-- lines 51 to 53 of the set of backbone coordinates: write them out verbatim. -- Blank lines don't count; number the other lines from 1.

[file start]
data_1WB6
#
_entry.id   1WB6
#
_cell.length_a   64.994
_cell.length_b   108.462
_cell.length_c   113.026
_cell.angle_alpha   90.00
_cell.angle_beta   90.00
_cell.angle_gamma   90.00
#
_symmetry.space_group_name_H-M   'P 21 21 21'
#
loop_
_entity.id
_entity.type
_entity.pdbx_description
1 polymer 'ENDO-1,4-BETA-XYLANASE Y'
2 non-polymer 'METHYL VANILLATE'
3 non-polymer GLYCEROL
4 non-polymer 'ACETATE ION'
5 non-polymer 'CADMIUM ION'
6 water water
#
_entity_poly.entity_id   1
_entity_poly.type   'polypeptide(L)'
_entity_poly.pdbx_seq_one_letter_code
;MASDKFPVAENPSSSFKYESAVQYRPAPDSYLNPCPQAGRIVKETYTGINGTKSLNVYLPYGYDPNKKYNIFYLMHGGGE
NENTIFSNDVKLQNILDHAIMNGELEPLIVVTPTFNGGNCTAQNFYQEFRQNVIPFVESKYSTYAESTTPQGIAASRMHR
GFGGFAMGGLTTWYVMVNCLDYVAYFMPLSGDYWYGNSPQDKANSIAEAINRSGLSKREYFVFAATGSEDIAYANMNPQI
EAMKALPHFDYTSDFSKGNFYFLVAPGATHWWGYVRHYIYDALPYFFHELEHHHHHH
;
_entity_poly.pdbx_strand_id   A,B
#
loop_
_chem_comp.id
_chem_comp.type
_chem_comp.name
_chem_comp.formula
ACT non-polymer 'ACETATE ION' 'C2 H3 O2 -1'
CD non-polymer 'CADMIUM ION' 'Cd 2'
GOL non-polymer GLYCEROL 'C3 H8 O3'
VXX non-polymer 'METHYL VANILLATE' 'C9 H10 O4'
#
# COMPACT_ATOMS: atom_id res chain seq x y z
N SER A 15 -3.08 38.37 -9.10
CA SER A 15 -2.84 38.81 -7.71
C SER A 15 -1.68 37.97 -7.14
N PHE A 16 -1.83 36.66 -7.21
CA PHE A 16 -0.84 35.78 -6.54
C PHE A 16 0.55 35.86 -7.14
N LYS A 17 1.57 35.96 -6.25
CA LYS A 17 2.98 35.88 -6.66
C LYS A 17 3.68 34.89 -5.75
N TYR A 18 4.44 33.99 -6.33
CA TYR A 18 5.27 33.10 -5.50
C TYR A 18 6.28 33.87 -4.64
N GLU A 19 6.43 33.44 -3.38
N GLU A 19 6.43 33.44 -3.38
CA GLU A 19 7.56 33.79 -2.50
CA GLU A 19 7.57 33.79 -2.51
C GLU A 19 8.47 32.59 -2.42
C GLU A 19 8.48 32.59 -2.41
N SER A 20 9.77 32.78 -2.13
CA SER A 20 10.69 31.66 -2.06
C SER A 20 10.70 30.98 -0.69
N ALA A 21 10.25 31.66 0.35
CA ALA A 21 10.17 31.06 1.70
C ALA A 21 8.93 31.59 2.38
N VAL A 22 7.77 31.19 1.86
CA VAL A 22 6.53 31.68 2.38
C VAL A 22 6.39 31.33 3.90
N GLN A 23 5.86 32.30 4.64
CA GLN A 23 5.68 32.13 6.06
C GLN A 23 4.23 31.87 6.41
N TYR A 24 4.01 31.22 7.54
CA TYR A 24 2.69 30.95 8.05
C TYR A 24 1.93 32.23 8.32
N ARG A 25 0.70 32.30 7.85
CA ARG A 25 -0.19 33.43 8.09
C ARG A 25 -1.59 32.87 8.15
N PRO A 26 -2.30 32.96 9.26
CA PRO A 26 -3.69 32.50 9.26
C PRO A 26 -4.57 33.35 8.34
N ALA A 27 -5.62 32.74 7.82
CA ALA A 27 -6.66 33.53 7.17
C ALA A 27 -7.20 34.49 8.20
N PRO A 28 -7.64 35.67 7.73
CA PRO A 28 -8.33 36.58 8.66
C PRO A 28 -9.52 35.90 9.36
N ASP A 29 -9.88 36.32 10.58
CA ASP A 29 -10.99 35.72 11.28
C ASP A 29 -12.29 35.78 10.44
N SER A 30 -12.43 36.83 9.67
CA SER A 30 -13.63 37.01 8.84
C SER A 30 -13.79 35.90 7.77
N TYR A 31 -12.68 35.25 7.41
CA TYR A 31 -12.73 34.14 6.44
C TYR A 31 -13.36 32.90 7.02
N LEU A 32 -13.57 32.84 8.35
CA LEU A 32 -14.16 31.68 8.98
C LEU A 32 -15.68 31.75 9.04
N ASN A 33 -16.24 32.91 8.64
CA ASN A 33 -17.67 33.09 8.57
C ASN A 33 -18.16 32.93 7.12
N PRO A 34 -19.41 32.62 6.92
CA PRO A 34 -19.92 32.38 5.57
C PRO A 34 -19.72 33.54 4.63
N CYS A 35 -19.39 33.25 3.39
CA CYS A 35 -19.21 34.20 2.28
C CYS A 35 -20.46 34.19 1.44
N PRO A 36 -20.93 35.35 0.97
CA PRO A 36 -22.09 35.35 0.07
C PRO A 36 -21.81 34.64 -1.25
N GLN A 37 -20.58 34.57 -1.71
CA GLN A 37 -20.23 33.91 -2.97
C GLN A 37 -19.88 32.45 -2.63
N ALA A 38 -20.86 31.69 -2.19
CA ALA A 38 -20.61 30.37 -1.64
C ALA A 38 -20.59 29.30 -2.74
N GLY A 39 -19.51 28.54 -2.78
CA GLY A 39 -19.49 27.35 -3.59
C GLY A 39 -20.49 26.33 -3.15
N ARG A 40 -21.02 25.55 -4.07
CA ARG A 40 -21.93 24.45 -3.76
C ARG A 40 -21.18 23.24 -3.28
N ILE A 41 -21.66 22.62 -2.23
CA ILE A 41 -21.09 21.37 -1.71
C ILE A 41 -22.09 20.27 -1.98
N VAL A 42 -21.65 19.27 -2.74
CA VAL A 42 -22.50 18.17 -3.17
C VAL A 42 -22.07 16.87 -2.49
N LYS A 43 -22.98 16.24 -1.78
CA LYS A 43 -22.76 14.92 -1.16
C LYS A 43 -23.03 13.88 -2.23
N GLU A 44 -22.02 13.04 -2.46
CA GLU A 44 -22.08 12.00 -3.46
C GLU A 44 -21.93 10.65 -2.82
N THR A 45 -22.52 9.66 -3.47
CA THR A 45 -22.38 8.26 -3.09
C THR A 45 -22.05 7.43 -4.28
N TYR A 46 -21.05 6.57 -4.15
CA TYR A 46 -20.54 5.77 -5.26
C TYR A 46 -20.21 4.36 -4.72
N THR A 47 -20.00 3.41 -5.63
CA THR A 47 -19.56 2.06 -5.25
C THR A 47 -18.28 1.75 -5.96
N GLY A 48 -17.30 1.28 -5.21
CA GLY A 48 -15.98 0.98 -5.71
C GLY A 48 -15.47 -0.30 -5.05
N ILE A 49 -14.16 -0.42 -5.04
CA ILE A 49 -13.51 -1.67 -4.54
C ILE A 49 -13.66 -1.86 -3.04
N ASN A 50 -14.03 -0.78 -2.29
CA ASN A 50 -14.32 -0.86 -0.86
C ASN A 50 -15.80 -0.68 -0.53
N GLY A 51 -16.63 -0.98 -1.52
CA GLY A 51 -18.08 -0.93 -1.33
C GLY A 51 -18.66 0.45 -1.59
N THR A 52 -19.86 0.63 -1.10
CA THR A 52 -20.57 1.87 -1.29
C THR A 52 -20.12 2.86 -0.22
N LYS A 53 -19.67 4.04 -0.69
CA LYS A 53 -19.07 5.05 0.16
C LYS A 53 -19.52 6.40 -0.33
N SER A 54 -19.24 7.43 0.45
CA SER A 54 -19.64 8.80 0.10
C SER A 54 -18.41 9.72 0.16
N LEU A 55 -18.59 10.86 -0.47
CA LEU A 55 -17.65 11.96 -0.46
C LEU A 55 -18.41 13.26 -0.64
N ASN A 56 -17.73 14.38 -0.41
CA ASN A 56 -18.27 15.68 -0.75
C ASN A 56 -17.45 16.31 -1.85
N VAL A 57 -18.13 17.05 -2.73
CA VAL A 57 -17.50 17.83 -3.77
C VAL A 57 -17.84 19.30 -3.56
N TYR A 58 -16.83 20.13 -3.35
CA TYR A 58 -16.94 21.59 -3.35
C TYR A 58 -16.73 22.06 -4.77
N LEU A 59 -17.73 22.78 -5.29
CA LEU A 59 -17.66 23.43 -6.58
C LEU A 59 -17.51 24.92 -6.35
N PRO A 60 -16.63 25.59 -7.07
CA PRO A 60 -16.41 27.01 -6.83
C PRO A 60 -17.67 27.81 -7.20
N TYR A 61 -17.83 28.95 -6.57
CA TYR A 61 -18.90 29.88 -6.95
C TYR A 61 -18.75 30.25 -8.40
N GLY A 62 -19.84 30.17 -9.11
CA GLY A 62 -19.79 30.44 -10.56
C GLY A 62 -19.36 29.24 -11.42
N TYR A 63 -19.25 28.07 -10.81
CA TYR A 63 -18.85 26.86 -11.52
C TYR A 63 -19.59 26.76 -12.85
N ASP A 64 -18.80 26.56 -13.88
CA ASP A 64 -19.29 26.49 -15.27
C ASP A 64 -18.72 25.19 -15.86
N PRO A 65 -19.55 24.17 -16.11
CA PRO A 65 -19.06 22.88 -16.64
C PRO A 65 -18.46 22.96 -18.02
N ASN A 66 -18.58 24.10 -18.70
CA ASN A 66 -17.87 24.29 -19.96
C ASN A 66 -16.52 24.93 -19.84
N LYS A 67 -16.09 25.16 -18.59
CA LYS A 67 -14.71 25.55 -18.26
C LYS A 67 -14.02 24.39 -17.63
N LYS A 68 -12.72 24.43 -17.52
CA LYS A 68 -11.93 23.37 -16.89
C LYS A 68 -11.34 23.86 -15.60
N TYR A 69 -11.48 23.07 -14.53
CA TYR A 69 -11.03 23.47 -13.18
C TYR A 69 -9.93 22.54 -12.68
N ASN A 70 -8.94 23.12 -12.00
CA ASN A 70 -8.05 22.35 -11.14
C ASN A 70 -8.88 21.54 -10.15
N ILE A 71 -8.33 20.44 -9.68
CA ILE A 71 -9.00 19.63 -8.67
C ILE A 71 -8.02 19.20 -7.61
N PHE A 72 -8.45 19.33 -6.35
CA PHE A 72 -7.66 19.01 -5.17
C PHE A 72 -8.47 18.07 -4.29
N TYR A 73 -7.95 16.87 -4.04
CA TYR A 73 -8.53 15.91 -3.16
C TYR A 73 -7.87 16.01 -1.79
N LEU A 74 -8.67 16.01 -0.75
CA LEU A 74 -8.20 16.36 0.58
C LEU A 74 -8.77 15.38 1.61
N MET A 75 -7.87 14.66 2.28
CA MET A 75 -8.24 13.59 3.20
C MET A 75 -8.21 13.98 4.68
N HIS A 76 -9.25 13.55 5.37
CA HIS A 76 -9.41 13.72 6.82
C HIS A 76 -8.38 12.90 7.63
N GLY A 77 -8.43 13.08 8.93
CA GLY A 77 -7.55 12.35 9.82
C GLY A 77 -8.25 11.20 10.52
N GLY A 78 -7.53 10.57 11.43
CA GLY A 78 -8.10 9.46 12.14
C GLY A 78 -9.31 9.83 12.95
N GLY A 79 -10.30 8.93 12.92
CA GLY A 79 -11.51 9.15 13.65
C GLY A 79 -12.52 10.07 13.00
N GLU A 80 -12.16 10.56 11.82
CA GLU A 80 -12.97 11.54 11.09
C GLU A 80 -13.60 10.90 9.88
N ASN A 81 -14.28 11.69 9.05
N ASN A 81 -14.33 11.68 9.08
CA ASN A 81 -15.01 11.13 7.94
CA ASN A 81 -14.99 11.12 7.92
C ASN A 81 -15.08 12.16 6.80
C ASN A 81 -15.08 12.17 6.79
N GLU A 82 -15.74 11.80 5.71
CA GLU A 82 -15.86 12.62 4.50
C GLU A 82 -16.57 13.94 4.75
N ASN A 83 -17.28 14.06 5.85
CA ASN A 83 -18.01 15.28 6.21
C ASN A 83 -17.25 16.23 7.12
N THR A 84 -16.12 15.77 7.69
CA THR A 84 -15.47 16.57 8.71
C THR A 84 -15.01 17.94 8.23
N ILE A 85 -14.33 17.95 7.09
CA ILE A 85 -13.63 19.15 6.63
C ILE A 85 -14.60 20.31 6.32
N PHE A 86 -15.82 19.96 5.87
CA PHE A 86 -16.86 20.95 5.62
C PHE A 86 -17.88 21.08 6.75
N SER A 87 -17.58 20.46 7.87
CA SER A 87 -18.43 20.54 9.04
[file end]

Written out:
C PHE A 16 0.55 35.86 -7.14
N LYS A 17 1.57 35.96 -6.25
CA LYS A 17 2.98 35.88 -6.66